Open Washington Doors to Taiwan Official Visits


Whenever high-level visitors from democratic Taiwan seek to come to Washington, the doors remain sadly closed, this needs to change. Despite a non-binding "sense of Congress" resolution in each session of Congress that urged lifting the then-and-still-current U.S. policy barring top Taiwan officials from visiting Washington, the doors have not opened at all. Yet the U.S. does welcome ''non-elected'' leaders from Beijing to routinely visit, rolling out the red carpet and receiving them to the White House with fanfare.

There's an important issue here. Having face-to-face meetings with Chinese government officials in Washington but never seeing Taiwan officials leads to a very skewed perspective on the part of U.S. officials and the American public. In business or diplomatic settings, leaders and officials are more inclined to deal with people negotiating—or complaining—face-to-face over "friends" who are actually more valuable but far away. To correct this imbalance, Washington must welcome high-level officials from Taiwan.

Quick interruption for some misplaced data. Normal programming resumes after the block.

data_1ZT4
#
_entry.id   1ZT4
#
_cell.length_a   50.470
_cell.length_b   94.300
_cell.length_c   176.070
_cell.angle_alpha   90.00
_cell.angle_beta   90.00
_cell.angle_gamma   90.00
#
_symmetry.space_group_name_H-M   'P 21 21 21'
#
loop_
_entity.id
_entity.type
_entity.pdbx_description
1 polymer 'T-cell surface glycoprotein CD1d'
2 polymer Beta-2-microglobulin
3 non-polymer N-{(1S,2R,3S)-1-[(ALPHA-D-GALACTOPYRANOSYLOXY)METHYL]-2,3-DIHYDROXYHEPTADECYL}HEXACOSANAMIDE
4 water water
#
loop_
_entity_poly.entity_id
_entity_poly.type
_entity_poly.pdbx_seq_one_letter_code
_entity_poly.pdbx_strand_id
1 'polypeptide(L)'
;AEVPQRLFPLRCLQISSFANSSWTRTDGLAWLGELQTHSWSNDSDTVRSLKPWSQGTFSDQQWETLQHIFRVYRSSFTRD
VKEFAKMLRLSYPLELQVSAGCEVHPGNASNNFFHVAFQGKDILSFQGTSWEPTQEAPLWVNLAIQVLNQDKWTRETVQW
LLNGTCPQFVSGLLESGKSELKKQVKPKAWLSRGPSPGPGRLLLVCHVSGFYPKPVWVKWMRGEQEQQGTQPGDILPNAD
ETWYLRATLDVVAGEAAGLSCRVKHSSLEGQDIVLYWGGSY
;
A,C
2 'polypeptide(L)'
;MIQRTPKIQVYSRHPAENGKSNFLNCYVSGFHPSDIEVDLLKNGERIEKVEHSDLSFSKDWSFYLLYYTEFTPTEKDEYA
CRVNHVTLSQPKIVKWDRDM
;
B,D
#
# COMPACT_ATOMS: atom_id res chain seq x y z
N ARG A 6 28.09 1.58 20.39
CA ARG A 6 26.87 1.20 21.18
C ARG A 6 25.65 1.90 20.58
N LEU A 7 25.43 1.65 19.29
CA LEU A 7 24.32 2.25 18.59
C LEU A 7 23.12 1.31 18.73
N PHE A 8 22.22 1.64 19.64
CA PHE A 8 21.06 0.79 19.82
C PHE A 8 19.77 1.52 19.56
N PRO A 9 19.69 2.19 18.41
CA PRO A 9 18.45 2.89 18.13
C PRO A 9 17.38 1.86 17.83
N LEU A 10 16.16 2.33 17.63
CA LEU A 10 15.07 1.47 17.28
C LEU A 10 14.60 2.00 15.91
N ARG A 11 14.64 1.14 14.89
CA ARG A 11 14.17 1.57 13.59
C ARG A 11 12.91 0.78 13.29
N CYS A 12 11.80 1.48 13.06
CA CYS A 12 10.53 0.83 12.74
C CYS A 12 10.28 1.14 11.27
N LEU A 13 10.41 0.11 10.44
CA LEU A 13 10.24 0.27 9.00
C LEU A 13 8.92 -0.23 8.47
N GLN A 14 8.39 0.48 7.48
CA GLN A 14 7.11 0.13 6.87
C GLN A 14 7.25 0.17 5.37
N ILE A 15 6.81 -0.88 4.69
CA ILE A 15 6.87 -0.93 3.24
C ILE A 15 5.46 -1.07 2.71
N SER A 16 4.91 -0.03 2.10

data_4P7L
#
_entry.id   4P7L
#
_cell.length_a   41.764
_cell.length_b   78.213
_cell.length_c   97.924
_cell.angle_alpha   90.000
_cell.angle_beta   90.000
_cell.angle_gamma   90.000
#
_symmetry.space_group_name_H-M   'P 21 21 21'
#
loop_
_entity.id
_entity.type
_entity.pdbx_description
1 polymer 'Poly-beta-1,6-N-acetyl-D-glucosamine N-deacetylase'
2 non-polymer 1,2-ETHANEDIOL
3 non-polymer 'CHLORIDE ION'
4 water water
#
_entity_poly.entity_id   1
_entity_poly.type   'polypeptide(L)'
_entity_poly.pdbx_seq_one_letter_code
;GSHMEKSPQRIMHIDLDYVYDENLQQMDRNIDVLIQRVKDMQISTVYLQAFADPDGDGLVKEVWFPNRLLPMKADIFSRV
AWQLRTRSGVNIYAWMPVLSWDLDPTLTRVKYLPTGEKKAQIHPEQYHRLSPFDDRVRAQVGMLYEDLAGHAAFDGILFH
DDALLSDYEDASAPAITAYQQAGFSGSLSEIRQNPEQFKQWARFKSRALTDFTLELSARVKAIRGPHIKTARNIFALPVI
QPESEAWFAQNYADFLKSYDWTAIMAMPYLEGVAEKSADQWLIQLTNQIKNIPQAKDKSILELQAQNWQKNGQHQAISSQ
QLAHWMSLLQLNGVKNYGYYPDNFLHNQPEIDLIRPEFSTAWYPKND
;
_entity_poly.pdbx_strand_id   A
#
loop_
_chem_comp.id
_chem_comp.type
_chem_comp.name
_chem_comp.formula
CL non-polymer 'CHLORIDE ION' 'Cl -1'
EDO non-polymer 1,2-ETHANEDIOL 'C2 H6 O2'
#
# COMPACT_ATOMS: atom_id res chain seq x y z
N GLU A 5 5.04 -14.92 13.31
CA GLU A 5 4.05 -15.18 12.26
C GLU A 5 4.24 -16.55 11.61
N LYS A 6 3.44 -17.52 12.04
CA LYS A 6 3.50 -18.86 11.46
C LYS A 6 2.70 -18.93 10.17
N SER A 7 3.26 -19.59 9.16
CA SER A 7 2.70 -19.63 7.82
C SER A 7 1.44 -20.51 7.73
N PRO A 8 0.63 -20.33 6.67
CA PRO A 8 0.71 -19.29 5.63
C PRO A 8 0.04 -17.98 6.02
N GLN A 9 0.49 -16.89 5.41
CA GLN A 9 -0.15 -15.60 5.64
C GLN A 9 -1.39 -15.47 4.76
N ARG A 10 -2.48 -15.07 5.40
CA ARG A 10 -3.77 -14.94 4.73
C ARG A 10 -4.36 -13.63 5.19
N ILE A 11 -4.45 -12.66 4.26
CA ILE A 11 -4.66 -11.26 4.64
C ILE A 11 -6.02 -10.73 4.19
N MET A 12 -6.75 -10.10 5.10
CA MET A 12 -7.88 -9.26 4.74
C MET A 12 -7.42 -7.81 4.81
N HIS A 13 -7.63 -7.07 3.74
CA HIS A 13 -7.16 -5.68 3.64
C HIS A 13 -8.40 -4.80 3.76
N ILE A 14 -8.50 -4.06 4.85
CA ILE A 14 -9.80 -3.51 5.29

This January, H.R. 535 The Taiwan Travel Act was initiated by Rep. Steve Chabot with co-sponsorship from Ed Royce and Brad Sherman, ahead of a transit stop in San Francisco by President Tsai Ing-wen (蔡英文) on her way back to Taiwan after a visit to Central America. This bill would change the United States policy, removing the barriers to the meeting of high-level Taiwanese and United States officials in all United States executive departments.

These out-dated restrictions on visits to Washington have been in place for years, hurting U.S.-Taiwan relations tremendously; lifting them would be favorable to the development of relations. It would be good for the world. Democracies worldwide would applaud.

What can you do? Write a letter-to-the-editor of your newspaper or online news website, outline the issues and explain your point of view. And of course, send a note to your representative in Congress, use the quick and easy online ACT tool on this page. Time is on Taiwan's side, but it's still going to take some time. Every step counts. In the long run, the ideals of democracy are on Taiwan's side, and certainly there's room in Washington for both Taipei and Beijing.

Dan Bloom, a native of Boston and a 1971 Tufts graduate, has lived in Asia since 1991.

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